Since your PSA levels are normal, cancer for now can be ruled out. Having an enlarged prostate can cause problems with urination in the form off having a hard time starting to urinate, urinary retention causing you to wake several times at night to urinate. When you go to the bathroom to urinate ussually it is just a small amount and then a few minutes to hours later you are woken up by the urge to urinate again.
I was only around 30 when I started having these problems. I would wake up numerours times to urinate but only the produce a small amount of urine at a time.
Medications to relax, dialate the prostate should be tried first before any surgery is to be suggested. When I had the problems Flomax was the drug available to treat this.
Currently they might have different medications or therapy to treat BPH.
After it was found that Flomax was not really helping me, it was decided that a TURP and bladderneck resection was the best option at the time.
In a TURP a scope is passed in through the penis and the urologist using the scope will cut prostate tissue out in order to open up the restriction, obstruction.
A few possible side effects are retrograde ejectulation (most often results) and possibility of incontenence.
My advise to you is to try the route of medications and therapy first. Use surgery as a last option. In some cases it is possible for an obstruction inside the prostate to occur again.
I suggest that you consult with a urologist to determine the next steps of treatment. Perhaps the urologist would like to schedule a cystoscopy to look inside the prostatic urethra to determine the level of obstruction.
ok, labs came back and nurse said psa normal so no cancer yet. now i would like to know if someone could tell me what now.. i had an unprotected oral exposure about 16 months ago.. i was worried about that but vance in std forum said std has nothing to do with prostate.. docs on expert std forum say the same.. my white blood cell count was normal to so does that rule out infection in prostate and it is just enlarged.. any input would be greatly appreciated.. thanks again in advance...
A few years ago a urologist put me on testosterone replace therapy since I was not producing enough testosterone. I had lost one testicle due to an infection.
During a random blood test the check on the testosterone level and PSA it was noted that the PSA level was high. The urologist asked me if I had had a UTI or other sort of infection. I told him that a few days before my appointment with him I had just finished a course of Cipro to treat a kidney infection. He mentioned that this could have brought the PSA levels up.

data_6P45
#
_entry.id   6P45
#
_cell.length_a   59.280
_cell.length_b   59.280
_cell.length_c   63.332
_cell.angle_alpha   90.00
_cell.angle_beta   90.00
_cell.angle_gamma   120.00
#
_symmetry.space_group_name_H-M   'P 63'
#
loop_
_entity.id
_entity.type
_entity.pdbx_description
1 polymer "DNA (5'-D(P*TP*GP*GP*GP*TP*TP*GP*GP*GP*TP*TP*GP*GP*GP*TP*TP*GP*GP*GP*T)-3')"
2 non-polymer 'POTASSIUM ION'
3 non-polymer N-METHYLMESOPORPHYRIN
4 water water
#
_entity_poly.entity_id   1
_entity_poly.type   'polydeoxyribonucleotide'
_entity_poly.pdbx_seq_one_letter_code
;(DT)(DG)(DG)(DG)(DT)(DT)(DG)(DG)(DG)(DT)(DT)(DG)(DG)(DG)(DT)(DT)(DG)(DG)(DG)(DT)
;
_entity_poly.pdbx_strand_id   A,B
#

Another blood test was done and this time it was quite a bit lower.
In 1995 at the age of 30 I underwent a TURP since I had an obstruction of the bladderneck.
On both sides of the family, parents there have been males with prostate problems and two of them with prostate cancer. Both of them uncles on my dad's maternal side of the family. My Maternal grandfather started having BPH at about the age of 75.
Prior to 1995, doctors had been telling me that I had prostatitis. I first started hving urinary problems at about the age of 23. First time was a kidney infection. Both from my dad's and mother's side of the family there have been kidney problems.
Strangely enough but a blessing, my 73 y/o dad as of yet does not have any signs of prostate problems other than a bit elevated PSA levels. I don't know if it is possible to skip a generation.
Genetics do play a role in cancers. On my wife's side of the family she has had several uncles come down with different types of cancers. Her mom passed away after stomach cancer spread to the liver and intestines.
Most males who end up getting prostate cancer at a later stage in life (70.s and older) will most likely pass away because of some other reason different than prostate cancer.
One of my wifes uncles was diagnosed with prostate and bladder cancer in his early 70.s. He is now in his mid 80.s and is having heart problems as well as stomach cancer. He is the younger brother of my mother in law. Since she passed away from stomach cancer, you should be able to see that genetics play a role since her brother has come down with the same type of cancer.
For you at 43 I sincerely hope that the PSA levels are high because of an infection. Itis much easier to treat an infection.
One thing that they could do is a prostate biopsy. A needle is passed throught he rectum into the prostate and a tissue sample is withdrawn. This can then be checked to see what sort of growth it is. In a case of BPH, this can be removed by a TURP.
If you are having some difficulties with urination, you can be treated with Flomax. I had been taking Flomax from about 1995 till 2008. In 2008 after having had a severe kidney infection and pneumonia, I discovered that I have a fistula between my rectum and prostate. From March 2008 up to now I have lived with a catheter. Therefore ther is no need for the Flomax at this time.
I'm 4 months away from being 47.
I hope that you will be able to get this under control.
All the best.